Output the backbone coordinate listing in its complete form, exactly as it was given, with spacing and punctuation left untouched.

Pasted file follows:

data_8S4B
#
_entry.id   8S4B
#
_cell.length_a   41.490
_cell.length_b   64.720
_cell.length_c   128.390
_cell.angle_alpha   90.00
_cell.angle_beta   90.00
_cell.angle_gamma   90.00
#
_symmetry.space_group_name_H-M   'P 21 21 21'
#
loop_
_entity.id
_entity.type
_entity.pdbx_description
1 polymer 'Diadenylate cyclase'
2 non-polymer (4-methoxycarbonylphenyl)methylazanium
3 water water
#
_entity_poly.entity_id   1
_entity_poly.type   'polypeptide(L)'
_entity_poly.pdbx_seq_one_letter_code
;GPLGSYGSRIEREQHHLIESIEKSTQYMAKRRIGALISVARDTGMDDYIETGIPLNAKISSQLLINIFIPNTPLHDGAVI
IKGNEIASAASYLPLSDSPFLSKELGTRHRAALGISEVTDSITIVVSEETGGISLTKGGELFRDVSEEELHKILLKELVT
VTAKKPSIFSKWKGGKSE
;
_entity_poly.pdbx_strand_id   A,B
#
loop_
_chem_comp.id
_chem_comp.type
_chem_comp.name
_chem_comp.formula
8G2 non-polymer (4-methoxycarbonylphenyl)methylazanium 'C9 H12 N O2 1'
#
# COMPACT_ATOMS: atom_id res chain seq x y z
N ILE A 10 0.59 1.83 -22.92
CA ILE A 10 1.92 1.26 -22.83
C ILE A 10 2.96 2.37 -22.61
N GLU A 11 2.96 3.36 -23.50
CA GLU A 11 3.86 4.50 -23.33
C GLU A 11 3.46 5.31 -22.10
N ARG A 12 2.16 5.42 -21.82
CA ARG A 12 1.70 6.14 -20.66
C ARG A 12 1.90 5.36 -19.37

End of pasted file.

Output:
data_8S4B
#
_entry.id   8S4B
#
_cell.length_a   41.490
_cell.length_b   64.720
_cell.length_c   128.390
_cell.angle_alpha   90.00
_cell.angle_beta   90.00
_cell.angle_gamma   90.00
#
_symmetry.space_group_name_H-M   'P 21 21 21'
#
loop_
_entity.id
_entity.type
_entity.pdbx_description
1 polymer 'Diadenylate cyclase'
2 non-polymer (4-methoxycarbonylphenyl)methylazanium
3 water water
#
_entity_poly.entity_id   1
_entity_poly.type   'polypeptide(L)'
_entity_poly.pdbx_seq_one_letter_code
;GPLGSYGSRIEREQHHLIESIEKSTQYMAKRRIGALISVARDTGMDDYIETGIPLNAKISSQLLINIFIPNTPLHDGAVI
IKGNEIASAASYLPLSDSPFLSKELGTRHRAALGISEVTDSITIVVSEETGGISLTKGGELFRDVSEEELHKILLKELVT
VTAKKPSIFSKWKGGKSE
;
_entity_poly.pdbx_strand_id   A,B
#
loop_
_chem_comp.id
_chem_comp.type
_chem_comp.name
_chem_comp.formula
8G2 non-polymer (4-methoxycarbonylphenyl)methylazanium 'C9 H12 N O2 1'
#
# COMPACT_ATOMS: atom_id res chain seq x y z
N ILE A 10 0.59 1.83 -22.92
CA ILE A 10 1.92 1.26 -22.83
C ILE A 10 2.96 2.37 -22.61
N GLU A 11 2.96 3.36 -23.50
CA GLU A 11 3.86 4.50 -23.33
C GLU A 11 3.46 5.31 -22.10
N ARG A 12 2.16 5.42 -21.82
CA ARG A 12 1.70 6.14 -20.66
C ARG A 12 1.90 5.36 -19.37